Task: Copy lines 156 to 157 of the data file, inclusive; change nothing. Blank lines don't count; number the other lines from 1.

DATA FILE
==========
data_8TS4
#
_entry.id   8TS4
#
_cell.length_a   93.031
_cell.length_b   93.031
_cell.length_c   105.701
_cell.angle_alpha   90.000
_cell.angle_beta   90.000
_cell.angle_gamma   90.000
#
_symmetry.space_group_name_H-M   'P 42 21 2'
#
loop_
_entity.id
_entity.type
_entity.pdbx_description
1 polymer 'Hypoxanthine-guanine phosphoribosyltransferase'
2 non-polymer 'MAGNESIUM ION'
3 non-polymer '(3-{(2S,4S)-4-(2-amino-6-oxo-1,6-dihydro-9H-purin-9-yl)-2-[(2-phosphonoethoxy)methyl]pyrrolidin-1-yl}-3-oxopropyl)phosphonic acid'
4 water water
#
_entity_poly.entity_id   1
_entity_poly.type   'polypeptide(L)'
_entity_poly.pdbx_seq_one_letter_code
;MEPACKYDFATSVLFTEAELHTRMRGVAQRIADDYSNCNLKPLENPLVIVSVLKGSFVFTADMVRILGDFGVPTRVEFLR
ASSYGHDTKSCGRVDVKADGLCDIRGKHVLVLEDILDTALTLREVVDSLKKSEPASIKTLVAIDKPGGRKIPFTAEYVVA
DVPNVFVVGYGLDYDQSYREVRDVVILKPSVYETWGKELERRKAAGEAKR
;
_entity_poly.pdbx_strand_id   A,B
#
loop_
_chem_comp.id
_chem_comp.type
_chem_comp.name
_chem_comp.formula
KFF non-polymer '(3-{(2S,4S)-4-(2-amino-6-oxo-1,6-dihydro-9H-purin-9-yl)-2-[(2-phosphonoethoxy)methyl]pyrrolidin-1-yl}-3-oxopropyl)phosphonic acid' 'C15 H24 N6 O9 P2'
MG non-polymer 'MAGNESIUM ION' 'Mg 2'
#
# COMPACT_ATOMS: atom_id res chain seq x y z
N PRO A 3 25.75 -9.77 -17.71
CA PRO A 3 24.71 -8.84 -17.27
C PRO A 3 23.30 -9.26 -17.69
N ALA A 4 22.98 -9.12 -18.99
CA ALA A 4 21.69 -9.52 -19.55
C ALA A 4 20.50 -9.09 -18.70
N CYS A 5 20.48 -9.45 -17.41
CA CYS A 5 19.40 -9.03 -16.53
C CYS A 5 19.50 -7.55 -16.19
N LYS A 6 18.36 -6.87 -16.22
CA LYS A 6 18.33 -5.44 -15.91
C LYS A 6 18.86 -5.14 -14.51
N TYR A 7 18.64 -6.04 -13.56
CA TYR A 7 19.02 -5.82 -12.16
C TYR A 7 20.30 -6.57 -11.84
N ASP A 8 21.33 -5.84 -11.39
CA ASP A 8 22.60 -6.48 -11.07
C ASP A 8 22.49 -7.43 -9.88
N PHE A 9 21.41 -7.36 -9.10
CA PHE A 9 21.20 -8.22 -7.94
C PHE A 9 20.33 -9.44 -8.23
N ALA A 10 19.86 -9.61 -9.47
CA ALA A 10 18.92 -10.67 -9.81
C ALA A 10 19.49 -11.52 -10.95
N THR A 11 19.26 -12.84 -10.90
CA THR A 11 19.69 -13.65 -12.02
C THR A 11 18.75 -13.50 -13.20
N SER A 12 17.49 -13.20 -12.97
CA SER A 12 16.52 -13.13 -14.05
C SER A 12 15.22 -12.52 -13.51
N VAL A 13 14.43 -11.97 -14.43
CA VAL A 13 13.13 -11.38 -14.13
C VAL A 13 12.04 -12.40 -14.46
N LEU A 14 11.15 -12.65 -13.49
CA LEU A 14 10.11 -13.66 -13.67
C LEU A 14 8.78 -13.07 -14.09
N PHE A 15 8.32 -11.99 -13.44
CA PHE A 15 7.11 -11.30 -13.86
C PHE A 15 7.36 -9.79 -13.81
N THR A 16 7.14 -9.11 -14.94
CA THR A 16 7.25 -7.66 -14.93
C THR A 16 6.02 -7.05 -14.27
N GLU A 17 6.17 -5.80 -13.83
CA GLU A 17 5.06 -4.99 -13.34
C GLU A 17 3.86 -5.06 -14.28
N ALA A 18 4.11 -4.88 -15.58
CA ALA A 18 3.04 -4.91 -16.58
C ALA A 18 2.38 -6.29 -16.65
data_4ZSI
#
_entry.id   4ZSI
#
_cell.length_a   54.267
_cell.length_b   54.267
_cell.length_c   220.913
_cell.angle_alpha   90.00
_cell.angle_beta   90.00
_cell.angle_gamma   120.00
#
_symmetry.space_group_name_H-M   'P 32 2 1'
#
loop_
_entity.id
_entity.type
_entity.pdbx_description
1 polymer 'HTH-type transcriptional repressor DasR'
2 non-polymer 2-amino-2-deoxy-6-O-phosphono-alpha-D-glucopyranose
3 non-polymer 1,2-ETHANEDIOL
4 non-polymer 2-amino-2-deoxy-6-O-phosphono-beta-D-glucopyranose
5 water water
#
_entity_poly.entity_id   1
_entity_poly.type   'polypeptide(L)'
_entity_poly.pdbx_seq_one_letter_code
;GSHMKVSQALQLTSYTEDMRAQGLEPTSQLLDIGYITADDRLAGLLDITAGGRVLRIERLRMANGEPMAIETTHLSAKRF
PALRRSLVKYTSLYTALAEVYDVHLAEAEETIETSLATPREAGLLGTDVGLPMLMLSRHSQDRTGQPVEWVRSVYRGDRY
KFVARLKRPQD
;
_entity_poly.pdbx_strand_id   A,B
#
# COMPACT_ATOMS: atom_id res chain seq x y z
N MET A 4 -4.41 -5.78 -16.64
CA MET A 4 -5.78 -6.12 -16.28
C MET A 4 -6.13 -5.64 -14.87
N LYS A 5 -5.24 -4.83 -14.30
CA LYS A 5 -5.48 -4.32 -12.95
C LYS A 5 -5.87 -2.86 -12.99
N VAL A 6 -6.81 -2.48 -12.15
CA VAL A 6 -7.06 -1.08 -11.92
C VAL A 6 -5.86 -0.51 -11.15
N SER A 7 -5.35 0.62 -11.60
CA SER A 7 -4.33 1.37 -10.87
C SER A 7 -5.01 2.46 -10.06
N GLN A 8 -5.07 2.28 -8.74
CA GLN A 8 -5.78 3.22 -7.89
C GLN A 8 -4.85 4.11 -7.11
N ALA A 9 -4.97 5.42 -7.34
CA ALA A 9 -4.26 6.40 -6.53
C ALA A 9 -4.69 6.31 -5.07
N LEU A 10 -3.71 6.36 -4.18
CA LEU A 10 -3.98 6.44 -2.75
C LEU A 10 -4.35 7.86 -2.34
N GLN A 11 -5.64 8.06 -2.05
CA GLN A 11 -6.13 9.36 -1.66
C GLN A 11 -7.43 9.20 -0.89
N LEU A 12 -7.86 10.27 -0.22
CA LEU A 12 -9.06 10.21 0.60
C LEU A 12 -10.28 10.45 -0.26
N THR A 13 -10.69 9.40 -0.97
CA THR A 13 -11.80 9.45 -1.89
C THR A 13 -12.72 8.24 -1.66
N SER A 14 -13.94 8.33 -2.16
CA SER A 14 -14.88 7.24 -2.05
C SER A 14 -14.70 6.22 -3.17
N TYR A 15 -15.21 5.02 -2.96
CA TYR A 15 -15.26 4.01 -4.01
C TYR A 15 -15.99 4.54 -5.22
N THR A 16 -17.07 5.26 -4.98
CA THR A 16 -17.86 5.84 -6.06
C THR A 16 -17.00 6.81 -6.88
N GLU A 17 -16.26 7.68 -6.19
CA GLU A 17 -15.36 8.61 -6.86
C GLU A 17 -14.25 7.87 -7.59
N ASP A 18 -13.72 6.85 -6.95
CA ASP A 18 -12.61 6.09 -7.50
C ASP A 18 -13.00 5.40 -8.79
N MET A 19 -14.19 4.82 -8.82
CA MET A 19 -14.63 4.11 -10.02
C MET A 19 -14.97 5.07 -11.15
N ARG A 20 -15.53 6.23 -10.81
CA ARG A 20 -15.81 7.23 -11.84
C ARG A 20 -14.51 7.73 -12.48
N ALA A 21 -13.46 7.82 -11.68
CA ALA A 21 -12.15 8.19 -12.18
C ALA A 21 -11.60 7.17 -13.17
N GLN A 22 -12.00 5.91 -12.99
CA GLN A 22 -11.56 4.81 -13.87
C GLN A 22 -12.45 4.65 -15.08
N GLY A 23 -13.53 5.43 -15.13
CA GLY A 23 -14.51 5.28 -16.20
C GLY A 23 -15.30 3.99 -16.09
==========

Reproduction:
CA TYR A 15 -15.26 4.01 -4.01
C TYR A 15 -15.99 4.54 -5.22